Solar storm could cause planetary disaster at any time, warn scientists
Daily Mail, U.K.
By Claire Bates
Last updated at 1:11 PM on 26th March 2009

The Government was urged today to make contingency plans for a freak solar flare that
could 'knock out' the National Grid and create severe water and food shortages.

Labour former minister Graham Stringer said Britain should be prepared for a repeat of
the solar storm of 1859, which hit Earth and paralysed much of the telegraph system.

In a Commons motion, Mr Stringer said such an event could now 'knock out the National
Grid, which would lead to a loss of water supply, transport and food and therefore create
a national emergency'.

The so-called 'Carrington event' was a magnetic storm that struck Earth in 1859 and
caused the failure of telegraph systems all over Europe and North America. Auroras
were reportedly seen as far south as Florida.

Now a report funded by NASA claims such a storm today would lead to 'planetary

The NASA study released this January outlined the devastating impact it would have. For
instance it could leave half of the US without power within 90 seconds, without coal after
30 days and would take the country a decade to recover.

Such a scenario would also cost an estimated £1.5trillion - and that would just be in the
first year.

Science fiction? Not according to Mike Hapgood who chairs the European Space
Agency's space weather team.

'I don't think the NASA report is scaremongering,' he told the New Scientist.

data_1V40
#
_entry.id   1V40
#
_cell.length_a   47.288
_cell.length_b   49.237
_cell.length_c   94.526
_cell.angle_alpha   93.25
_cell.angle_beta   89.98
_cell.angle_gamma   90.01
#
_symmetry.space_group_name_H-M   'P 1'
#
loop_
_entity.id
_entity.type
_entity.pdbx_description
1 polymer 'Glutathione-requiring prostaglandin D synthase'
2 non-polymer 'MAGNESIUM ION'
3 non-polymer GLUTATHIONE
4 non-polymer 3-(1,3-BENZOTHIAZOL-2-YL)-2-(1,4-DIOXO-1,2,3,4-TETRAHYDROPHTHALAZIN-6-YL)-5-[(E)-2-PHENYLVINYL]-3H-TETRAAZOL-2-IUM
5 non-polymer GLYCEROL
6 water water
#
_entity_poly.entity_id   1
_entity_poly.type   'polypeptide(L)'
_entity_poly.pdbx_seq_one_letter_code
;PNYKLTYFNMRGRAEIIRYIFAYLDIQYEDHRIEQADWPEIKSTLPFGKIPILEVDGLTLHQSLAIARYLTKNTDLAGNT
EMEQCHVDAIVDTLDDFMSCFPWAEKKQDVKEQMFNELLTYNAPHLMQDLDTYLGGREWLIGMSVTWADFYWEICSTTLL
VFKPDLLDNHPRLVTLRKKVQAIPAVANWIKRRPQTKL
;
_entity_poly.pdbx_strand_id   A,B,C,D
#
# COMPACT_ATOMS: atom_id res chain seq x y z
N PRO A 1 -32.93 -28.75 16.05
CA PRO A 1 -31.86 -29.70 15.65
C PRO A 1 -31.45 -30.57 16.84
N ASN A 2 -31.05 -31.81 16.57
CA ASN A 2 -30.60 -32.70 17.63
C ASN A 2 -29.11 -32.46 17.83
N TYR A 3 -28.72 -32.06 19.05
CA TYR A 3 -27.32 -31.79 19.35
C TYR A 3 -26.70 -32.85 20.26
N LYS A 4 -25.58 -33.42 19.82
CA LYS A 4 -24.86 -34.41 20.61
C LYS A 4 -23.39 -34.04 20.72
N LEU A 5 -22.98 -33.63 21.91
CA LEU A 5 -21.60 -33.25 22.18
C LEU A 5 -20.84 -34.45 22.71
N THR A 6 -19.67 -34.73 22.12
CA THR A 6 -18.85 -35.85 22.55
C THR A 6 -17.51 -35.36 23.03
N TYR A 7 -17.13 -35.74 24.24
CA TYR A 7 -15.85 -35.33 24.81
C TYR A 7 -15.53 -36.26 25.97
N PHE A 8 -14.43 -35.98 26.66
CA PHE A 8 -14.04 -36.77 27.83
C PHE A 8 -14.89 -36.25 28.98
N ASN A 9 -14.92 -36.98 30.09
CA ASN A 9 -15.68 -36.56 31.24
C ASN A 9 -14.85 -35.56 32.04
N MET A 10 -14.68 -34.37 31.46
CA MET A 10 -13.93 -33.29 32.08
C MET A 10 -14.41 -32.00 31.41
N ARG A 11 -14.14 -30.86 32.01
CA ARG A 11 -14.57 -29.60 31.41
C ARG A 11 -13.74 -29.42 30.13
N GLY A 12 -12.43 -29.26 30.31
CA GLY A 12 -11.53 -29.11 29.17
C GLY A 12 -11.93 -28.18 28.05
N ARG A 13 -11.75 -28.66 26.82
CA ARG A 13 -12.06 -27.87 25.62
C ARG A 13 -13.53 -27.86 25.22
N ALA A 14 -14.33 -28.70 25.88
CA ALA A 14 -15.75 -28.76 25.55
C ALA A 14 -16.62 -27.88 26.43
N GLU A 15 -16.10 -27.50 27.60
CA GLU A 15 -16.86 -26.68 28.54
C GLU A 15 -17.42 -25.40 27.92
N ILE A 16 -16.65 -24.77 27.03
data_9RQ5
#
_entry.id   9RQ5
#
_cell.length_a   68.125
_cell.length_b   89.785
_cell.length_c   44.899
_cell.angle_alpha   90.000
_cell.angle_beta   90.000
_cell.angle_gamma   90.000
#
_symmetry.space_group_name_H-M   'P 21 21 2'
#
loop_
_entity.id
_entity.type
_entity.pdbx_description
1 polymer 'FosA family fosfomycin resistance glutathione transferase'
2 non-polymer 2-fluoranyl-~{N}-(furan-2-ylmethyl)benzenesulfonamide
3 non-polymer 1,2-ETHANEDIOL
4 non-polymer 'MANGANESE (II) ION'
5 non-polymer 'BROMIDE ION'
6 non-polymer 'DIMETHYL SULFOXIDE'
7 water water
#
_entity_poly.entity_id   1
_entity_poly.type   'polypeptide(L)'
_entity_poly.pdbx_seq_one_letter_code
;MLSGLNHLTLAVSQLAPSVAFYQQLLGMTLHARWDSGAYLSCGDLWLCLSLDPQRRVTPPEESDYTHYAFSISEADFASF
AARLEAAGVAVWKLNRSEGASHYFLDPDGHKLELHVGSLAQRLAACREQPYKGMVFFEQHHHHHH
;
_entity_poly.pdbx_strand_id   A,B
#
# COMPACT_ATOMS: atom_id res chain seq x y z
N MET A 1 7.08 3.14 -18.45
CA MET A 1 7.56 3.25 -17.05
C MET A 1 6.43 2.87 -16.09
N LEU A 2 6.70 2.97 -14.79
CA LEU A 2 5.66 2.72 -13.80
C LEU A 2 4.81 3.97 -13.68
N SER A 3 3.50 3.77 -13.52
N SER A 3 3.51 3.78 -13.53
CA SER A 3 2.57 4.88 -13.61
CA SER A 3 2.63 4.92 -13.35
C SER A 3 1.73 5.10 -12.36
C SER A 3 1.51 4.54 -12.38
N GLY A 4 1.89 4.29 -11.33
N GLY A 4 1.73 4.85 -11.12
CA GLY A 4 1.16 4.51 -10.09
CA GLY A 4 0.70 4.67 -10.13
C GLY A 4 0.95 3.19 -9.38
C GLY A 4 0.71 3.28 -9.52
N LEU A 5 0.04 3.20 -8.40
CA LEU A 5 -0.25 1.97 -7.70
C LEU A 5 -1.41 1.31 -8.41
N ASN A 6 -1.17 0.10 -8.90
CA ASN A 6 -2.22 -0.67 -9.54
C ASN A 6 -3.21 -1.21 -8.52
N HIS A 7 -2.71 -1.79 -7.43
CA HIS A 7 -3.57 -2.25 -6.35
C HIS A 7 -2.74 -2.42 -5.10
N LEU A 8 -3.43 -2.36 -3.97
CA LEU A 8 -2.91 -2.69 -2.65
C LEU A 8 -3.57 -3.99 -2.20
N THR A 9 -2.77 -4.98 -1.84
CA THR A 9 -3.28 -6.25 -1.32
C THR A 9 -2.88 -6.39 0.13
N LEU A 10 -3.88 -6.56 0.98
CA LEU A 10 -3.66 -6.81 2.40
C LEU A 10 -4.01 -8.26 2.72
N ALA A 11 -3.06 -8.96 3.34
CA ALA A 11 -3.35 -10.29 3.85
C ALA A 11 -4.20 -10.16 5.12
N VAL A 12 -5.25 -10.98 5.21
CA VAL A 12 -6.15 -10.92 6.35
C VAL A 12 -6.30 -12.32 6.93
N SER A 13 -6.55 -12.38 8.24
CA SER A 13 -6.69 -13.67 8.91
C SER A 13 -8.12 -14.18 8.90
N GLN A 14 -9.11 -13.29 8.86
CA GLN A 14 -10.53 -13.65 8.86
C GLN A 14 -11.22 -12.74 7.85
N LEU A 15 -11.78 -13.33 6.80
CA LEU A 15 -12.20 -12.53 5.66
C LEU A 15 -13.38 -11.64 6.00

'This is a fair and balanced report.'

Our 21st century way of life relies heavily on technology, but scientists say this has left
society at risk of a 'planetary disaster.'

Unlike many recent natural disasters, a huge solar flare would cause the greatest
suffering in developed countries.

Plasma balls blasting out from the surface of the sun could wipe out our modern
electricity grids, which would draw the energy to them like antennas and quickly overload.

This would have a knock on effect on many of the systems that support our lives,  
including water and sewage treatment, medicine cooling, supermarket delivery, power
station controls and financial markets.

To rebuild the grid, the melted transformer hubs would need to be replaced but new
ones take up to a year to make to order.

At present NASA's Advanced Composition Explorer (ACE) is the most important indicator
of incoming space weather. It can give 15 to 45 minutes warning of geomagnetic storms
and power companies need 15 minutes to prepare systems for a critical event.

However, ACE is 11 years old and already operating beyond its planned lifespanm with
no planned replacement.

'We will largely lose the early warning capability,' Mr Hapgood said.

As well as this, the flare emitted during the Carrington event travelled so fast it took less
than 15 minutes to reach Earth anyway.

The NASA report was released to spark debate and chief author Daniel Baker from the
University of Colorado hopes it will push decision-makers into action.

'It takes alot of effort to educate policy-makers, and that is especially true with these
low-frequency events,' he said.

'But we are moving closer and closer to the edge of a possible disaster.'

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